March 30, 2015

    It is hard to imagine a people more deserving of rigorous human rights and environmental protection -- and the respectful collaboration of our elected officials – than the people of Grassy Narrows. Tragically, this is not what’s happening. Instead, the provincial government continues its effort to clearcut their traditional territory over the opposition of the people of Grassy Narrows. This December the province refused to even subject its plans to an individual environmental impact assessment.

    August 27, 2014


    “It is long past time for the government to take responsibility to fix what they have broken, clean up our river, and help us out rather than kicking us while we are down.” -- Grassy Narrows Chief Roger Fobister Sr.

    For almost a decade, Amnesty International has stood with the people of Grassy Narrows in their long struggle to determine for themselves the fate of the forest and waters on which they depend. This campaign--  led by the people of Grassy Narrow, and supported by a wide range of social justice and environmental organizations --  has had remarkable success with company after company announcing that they will not log at Grassy Narrows, or handle wood cut  at Grassy Narrows, unless the community gives its consent. These remarkable victories, however, have taken place against the backdrop of an ongoing, unresolved and largely unacknowledged tragedy.

    July 11, 2014
    Trapper Andrew Keewatin Jr. at Grassy Narrows

    Today’s Supreme Court ruling on logging at Grassy Narrows reaffirms important limitations on the power of governments in Canada to make decisions that could undermine the ability of Indigenous peoples to live off the land.

    The court case was initiated by Grassy Narrows trappers whose traplines were threatened by clearcut logging licensed by the Ontario government.

    In the original trial decision, an Ontario court concluded that – because of the terms of the Treaty and the particular history of the region – only the federal government, not the provincial government, has the authority to make decisions about development on the portion of the Grassy Narrows traditional territory called the Keewatin area.

    The Supreme Court rejected this argument, concluding instead that the powers of the Crown to “take up” Treaty lands applied to the provincial government.

    However, the Court also stated that the legal obligations and restrictions on Crown powers resulting from the Treaty must also apply to the province.

    April 07, 2014

    Ontario Minister of Natural Resources David Orazietti has announced that – for at least one year - the province will not license new logging on the traditional territory of the Grassy Narrows First Nation in northwestern Ontario.

    The Minister's statement follows the latest announcement by a major company that it wants nothing to do with wood logged without the consent of the people of Grassy Narrows. EACOM, which owns sawmills throughout the region, announced in March that it would not process wood from Grassy Narrows.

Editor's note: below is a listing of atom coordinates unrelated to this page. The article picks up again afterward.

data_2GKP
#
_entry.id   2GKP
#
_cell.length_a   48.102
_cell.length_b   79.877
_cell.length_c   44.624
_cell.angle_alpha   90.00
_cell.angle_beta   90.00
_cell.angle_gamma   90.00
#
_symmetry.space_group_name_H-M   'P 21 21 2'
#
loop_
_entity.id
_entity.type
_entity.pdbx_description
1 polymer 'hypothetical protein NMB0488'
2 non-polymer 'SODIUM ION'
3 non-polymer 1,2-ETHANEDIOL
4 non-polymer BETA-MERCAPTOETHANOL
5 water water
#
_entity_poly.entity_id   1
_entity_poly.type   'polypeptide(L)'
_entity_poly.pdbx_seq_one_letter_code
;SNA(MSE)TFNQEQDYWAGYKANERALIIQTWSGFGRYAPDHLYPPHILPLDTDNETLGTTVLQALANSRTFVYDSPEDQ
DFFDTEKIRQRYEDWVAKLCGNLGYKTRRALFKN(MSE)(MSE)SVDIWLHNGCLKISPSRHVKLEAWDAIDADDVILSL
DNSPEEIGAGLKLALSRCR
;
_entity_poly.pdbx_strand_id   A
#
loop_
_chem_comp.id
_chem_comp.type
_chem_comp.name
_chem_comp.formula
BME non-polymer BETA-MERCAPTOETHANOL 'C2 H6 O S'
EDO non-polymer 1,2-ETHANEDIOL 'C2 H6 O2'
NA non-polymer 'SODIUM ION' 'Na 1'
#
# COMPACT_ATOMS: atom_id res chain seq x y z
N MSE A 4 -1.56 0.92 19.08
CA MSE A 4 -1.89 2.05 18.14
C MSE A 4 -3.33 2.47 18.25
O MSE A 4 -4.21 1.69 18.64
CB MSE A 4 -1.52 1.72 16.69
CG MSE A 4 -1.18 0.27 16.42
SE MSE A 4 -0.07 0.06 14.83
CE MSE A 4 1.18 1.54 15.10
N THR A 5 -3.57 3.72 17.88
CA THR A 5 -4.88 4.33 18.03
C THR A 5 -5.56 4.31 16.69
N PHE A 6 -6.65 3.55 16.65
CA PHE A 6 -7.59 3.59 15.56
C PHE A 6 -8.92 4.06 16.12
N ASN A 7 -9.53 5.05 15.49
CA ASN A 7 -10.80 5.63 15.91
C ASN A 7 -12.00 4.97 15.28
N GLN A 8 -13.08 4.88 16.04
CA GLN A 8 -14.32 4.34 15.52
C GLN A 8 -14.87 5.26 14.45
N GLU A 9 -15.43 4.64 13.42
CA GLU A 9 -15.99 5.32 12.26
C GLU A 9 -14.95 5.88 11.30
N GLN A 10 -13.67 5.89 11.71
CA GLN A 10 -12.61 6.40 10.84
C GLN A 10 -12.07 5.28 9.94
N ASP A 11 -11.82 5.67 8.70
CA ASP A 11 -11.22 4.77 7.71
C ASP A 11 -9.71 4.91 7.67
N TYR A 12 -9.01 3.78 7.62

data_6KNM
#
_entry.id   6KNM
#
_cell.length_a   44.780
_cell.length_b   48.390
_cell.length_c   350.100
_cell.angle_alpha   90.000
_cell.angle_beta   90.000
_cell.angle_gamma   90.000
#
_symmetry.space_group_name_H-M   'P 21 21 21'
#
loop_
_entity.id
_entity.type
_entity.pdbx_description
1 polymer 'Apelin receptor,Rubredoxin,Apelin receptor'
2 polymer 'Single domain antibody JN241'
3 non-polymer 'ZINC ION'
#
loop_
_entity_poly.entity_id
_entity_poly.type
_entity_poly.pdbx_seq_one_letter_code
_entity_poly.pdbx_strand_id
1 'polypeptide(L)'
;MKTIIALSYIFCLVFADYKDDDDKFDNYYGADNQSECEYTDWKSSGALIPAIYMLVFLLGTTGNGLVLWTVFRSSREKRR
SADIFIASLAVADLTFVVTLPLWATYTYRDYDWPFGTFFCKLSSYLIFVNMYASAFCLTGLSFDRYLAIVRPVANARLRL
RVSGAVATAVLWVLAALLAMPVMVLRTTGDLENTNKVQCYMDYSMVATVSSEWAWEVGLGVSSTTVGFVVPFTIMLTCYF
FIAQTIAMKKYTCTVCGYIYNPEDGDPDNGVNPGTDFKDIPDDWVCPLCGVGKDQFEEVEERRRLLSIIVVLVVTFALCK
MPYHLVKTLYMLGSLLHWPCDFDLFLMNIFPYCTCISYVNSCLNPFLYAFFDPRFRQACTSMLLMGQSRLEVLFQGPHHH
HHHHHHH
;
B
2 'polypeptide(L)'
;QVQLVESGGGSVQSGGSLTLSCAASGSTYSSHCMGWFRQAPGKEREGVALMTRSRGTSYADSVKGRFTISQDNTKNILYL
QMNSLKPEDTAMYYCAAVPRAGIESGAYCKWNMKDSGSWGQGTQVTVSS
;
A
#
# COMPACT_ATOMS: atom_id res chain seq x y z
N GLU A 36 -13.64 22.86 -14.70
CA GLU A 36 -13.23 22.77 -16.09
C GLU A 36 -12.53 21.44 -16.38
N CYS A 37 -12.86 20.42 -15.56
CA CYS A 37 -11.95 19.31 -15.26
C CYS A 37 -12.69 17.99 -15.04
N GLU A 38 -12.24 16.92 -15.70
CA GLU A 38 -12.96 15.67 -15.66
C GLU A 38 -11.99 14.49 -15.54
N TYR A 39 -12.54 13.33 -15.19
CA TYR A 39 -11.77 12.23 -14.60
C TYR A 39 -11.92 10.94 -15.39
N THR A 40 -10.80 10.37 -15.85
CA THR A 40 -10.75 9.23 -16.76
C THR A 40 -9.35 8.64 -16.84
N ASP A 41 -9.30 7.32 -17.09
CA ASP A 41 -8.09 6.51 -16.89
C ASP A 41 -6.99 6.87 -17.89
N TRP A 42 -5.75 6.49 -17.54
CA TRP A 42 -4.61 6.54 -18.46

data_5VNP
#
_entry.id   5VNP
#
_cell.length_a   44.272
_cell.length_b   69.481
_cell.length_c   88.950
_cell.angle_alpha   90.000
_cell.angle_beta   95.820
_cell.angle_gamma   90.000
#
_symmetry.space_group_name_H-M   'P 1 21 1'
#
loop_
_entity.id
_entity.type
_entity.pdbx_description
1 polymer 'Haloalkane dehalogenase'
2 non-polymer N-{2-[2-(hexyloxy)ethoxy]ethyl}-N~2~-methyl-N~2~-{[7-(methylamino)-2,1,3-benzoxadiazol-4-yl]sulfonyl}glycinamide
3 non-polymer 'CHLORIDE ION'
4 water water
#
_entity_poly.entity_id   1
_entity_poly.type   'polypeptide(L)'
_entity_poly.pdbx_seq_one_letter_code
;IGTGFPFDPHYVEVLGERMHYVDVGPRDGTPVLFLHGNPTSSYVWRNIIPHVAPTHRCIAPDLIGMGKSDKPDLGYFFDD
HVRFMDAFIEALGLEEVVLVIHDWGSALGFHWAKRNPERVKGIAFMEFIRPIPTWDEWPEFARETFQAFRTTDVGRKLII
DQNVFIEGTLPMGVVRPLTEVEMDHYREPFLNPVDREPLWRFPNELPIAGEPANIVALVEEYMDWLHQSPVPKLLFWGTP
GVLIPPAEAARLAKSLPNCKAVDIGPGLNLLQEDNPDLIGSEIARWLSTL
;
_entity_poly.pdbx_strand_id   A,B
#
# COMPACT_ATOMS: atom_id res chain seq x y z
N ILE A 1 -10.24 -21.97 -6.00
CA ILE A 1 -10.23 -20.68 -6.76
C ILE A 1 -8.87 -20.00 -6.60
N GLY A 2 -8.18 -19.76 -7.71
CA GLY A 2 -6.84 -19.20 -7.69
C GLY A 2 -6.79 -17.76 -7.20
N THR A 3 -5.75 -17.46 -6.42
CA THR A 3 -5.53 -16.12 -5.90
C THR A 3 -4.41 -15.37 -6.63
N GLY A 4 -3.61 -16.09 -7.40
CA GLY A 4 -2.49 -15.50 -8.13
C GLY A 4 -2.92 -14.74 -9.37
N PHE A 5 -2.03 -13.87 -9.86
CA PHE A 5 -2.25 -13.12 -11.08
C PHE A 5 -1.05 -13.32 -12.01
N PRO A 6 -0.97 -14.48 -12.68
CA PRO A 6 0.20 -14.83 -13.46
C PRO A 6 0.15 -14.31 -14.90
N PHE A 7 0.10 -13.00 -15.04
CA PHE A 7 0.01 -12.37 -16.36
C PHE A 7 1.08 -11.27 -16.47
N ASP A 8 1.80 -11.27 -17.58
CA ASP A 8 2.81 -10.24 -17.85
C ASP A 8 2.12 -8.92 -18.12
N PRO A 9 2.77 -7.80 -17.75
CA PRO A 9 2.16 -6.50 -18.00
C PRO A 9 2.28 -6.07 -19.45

The people of Grassy Narrows have long called for a moratorium on industrial development on their territory, to protect the land for traditional uses and to allow the community the opportunity to make its own decisions about how the land should be used.

    There has been no clear cut logging at Grassy Narrows since 2008, as the result of previous decisions by major corporations not to log or handle wood from Grassy Narrows.

    November 01, 2013

    “Everything around us was disappearing... The clean water, our way of life, our traditions, even the wild rice picking and blueberry picking were all disappearing” - Judy DaSilva, Grassy Narrows First Nation on the impact of clearcut logging on their traditional lands

    The province of Ontario is asking for public comments on a plan to resume clearcut logging in the traditional territory of the Grassy Narrows First Nation. The people of Grassy Narrows have already said no to such logging. Amnesty International believes Ontario must listen. We’re encouraging all our members in Ontario to take this opportunity to speak out for the human rights of the people of Grassy Narrows.

    The deadline for submissions has passed. 

    Thank you to the more than 1,200 Ontarians who submitted their comment on the proposal to resume clearcut logging on the traditional territory of the Grassy Narrows First Nation.

    August 22, 2013

    Toronto - Organizations representing more than one million people across Ontario are calling on Premier Kathleen Wynne to a make a clear and unequivocal commitment that the province will respect the wishes of the people of Asubpeeschoseewagong (Grassy Narrows) that no new logging permits be issued in their traditional territory.